This is not a trivial matter, but one of first-rate importance. I ask the Financial Secretary if it was contemplated by the Government and if it was, why they did not take steps to meet it? If not, why not? They have had many warnings? As late as last October the then Chancellor of the Exchequer waved aside warnings from various eminent men. In particular, I will quote what he said on 24th October in this House:I hope I shall be able to dispose of some of the old wives' tales which have been circulating, sometimes above the signatures of academic persons who are not completely well informed on these matters.… Including my old pupil, Professor Robbins, a very talented economist but not fully informed—that is 2475 natural, as he is now no longer in Government service—on some of the subjects on which he writes."—[OFFICIAL REPORT, 24th October, 1947, Vol. 443, C. 398.]If only the Chancellor of the Exchequer had been as well informed as Professor Robbins, I do not think we would be in the position in which we are today. I think our people would have had a much happier and more abundant year. If this loss was not contemplated, was it due to the fact that the Government received bad advice? If so, have they changed their advisers? Or was it due to the fact that they did not take the advice? If so, why have there been changes in the Cabinet? I suppose it may be said that the man most guilty was the Chancellor of the Exchequer and, indeed, that it is on account of these losses that so much relief was felt in so wine a circle in Government ranks at his departure. I suggest that this is not a small departmental matter for which one Minister alone should take responsibility. This is a matter of high policy and every member of the Cabinet should take responsibility. The Government have been most extraordinarily fortunate as far as criticism is concerned by reason of the fact that owing to the complexity and obscurity of the subject, the country at large did not fully realise what negligence had occurred.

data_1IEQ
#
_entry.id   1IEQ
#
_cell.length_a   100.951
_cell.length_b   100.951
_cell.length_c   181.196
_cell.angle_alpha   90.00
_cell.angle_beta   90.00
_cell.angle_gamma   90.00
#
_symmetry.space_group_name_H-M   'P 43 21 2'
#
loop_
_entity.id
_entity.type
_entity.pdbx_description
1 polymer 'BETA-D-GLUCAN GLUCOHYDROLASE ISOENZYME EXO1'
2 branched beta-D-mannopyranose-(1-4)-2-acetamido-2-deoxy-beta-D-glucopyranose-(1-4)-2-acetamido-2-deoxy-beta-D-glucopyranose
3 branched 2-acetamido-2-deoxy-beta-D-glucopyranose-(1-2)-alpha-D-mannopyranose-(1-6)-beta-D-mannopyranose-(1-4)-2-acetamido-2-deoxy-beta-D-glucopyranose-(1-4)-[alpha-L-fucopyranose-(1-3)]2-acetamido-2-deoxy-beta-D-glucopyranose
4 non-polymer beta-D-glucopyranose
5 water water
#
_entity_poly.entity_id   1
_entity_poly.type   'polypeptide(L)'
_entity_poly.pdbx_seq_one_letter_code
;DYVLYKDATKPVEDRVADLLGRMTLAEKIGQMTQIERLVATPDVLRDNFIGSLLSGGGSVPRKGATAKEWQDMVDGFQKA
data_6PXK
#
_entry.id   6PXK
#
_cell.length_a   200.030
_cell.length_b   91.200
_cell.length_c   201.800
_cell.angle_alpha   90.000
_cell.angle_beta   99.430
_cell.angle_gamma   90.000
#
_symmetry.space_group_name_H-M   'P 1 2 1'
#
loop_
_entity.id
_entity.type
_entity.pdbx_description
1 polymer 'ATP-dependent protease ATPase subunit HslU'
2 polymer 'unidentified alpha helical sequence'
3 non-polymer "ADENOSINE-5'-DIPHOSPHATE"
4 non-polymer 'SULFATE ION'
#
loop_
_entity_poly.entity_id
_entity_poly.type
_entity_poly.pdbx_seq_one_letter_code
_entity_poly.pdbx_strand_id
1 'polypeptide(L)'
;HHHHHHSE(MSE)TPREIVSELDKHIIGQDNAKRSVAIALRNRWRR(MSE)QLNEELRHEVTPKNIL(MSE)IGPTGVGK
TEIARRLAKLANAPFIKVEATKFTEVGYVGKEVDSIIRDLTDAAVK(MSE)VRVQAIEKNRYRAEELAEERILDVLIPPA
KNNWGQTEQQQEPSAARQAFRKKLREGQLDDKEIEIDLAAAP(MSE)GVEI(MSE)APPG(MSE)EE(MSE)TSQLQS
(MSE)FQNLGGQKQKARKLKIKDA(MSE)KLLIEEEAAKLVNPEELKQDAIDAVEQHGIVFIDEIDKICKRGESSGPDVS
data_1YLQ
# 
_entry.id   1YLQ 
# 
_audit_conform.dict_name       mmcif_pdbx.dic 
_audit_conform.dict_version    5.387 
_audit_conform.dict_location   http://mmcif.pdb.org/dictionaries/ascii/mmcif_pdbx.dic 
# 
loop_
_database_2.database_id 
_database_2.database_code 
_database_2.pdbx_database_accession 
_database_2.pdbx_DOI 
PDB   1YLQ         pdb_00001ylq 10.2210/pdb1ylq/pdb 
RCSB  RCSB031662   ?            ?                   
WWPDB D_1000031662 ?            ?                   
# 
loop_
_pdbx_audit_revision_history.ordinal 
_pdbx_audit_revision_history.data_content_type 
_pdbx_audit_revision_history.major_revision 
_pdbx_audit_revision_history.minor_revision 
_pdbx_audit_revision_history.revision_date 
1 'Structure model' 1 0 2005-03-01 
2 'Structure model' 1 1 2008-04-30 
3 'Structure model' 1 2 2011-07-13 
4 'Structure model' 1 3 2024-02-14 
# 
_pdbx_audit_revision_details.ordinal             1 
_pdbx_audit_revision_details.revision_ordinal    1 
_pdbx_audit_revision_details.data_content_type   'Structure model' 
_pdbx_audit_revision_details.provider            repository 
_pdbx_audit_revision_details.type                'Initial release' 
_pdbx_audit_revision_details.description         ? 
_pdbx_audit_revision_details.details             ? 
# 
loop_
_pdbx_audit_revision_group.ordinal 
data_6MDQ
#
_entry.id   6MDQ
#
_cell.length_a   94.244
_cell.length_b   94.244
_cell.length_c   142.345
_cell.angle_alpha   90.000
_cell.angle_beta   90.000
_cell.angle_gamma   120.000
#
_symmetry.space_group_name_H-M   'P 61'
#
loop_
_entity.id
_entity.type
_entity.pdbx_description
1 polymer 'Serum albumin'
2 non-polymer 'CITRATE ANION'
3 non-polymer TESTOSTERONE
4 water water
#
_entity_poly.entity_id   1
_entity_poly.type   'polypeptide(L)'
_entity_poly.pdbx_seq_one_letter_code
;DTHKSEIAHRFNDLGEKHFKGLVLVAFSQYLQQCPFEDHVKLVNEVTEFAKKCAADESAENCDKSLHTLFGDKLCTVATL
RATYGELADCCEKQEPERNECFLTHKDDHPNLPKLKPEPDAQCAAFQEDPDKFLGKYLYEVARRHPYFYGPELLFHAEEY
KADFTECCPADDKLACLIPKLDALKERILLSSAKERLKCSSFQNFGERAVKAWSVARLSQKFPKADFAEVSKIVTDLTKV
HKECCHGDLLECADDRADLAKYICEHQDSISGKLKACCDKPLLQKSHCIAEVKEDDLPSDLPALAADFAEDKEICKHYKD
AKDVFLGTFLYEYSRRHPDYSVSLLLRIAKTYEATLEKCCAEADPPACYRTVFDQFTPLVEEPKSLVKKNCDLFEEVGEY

We all know that debts accumulated during the war amounted to over £3,000 million. I realise that this raises a problem of great complexity, but what is quite plain is that we cannot repay them all and also we cannot repudiate that to which we put our name. We should distinguish between debts incurred in fighting the common enemy—which were very largely incurred in saving the very countries to whom we owe money—and the ordinary commercial debts for which we received benefits, and for which we always pay in full. It cannot be right that we should ruin ourselves and run short of food and have starvation in this country to meet these debts. I believe the United States made a condition of waiving interest on the Loan that we did not repay more than £430 million. What is the Government's policy in this matter? What is their external financial policy? Have they a policy? They are fond of asking what our policy is, but we have no responsibilities and can have no sources of information. They have both. It 2476 seems reasonable to ask them—and to press for an answer—what is their policy? What is their policy in regard to the sterling area? Is it to block all withdrawals from it? Before the war all subscribers to the sterling pool were able to convert and no one would remain in it unless they could convert. Is it the plan of the Government to block old debts incurred in the common defence in the war and allow convertibility to the new? That may be a practical proposition, but what is their policy?